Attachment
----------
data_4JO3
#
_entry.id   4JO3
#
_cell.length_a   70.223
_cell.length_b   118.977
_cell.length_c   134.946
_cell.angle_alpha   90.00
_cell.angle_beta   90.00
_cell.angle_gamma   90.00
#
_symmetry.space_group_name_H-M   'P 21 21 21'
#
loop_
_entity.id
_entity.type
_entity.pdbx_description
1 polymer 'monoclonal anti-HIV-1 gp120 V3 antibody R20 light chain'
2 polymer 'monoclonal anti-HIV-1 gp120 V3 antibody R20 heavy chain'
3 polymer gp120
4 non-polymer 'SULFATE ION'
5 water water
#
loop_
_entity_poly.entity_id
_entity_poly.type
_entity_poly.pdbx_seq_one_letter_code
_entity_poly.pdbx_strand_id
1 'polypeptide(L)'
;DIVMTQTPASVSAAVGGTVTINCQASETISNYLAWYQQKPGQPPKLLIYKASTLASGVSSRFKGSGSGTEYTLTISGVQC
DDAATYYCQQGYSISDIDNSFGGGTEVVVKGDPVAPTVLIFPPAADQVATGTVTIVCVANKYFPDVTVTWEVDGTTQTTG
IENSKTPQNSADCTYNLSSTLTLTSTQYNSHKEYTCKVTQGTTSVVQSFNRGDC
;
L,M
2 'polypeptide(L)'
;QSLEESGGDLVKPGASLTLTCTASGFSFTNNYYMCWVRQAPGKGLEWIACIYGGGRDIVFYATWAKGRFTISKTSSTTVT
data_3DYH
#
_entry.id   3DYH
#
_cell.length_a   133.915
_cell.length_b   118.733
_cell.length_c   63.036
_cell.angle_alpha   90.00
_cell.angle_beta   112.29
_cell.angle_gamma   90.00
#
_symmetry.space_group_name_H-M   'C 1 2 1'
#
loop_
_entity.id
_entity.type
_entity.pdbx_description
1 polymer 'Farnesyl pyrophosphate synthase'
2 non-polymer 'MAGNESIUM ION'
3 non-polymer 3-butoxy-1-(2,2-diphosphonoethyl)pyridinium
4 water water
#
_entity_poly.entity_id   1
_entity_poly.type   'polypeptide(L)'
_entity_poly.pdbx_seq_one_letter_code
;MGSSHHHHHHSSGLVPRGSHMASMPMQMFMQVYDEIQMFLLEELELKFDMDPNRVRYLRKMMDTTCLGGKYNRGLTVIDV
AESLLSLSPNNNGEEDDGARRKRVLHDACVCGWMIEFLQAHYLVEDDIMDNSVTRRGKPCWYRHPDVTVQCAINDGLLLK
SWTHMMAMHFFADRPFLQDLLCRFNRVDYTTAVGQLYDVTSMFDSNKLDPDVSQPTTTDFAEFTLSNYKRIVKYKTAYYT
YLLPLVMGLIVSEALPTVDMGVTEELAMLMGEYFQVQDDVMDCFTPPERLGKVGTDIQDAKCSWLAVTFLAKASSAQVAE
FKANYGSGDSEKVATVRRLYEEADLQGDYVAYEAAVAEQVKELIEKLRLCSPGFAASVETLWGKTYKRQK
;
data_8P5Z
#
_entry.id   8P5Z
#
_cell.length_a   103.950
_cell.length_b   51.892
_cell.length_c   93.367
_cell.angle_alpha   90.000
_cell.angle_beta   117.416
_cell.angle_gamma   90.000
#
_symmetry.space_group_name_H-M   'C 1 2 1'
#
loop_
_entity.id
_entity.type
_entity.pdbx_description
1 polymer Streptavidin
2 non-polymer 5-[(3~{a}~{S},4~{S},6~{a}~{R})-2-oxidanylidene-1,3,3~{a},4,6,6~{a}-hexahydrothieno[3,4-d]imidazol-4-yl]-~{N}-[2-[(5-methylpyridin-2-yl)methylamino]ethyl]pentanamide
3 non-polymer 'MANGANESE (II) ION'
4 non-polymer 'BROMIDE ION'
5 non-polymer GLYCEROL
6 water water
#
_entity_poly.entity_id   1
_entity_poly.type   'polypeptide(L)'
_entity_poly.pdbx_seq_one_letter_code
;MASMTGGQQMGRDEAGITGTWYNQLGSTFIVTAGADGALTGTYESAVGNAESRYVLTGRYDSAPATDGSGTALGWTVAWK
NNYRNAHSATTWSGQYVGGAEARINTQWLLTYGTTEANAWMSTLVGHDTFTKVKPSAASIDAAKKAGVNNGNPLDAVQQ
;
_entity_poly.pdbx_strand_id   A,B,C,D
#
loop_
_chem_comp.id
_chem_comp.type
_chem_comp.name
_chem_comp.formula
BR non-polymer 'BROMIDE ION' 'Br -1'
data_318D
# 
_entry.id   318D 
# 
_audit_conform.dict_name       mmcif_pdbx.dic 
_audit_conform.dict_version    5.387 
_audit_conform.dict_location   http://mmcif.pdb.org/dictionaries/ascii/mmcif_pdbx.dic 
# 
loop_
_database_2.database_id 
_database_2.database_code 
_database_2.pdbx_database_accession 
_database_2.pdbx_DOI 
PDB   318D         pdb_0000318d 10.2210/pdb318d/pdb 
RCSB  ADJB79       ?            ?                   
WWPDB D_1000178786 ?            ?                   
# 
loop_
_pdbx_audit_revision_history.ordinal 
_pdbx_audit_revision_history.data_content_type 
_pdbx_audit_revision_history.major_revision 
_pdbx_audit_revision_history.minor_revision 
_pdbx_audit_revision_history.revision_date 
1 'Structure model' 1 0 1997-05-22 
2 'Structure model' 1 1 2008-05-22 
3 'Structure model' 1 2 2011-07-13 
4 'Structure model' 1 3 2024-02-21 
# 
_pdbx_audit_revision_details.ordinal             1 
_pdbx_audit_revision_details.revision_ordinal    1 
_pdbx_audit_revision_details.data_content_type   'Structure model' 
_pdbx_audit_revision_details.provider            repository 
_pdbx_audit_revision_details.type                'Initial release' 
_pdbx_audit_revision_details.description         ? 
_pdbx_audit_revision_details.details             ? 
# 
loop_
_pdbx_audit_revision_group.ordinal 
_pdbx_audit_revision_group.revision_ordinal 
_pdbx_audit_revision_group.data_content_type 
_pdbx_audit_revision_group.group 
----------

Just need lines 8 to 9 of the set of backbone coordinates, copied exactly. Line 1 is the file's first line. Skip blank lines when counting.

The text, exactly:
_cell.angle_alpha   90.00
_cell.angle_beta   90.00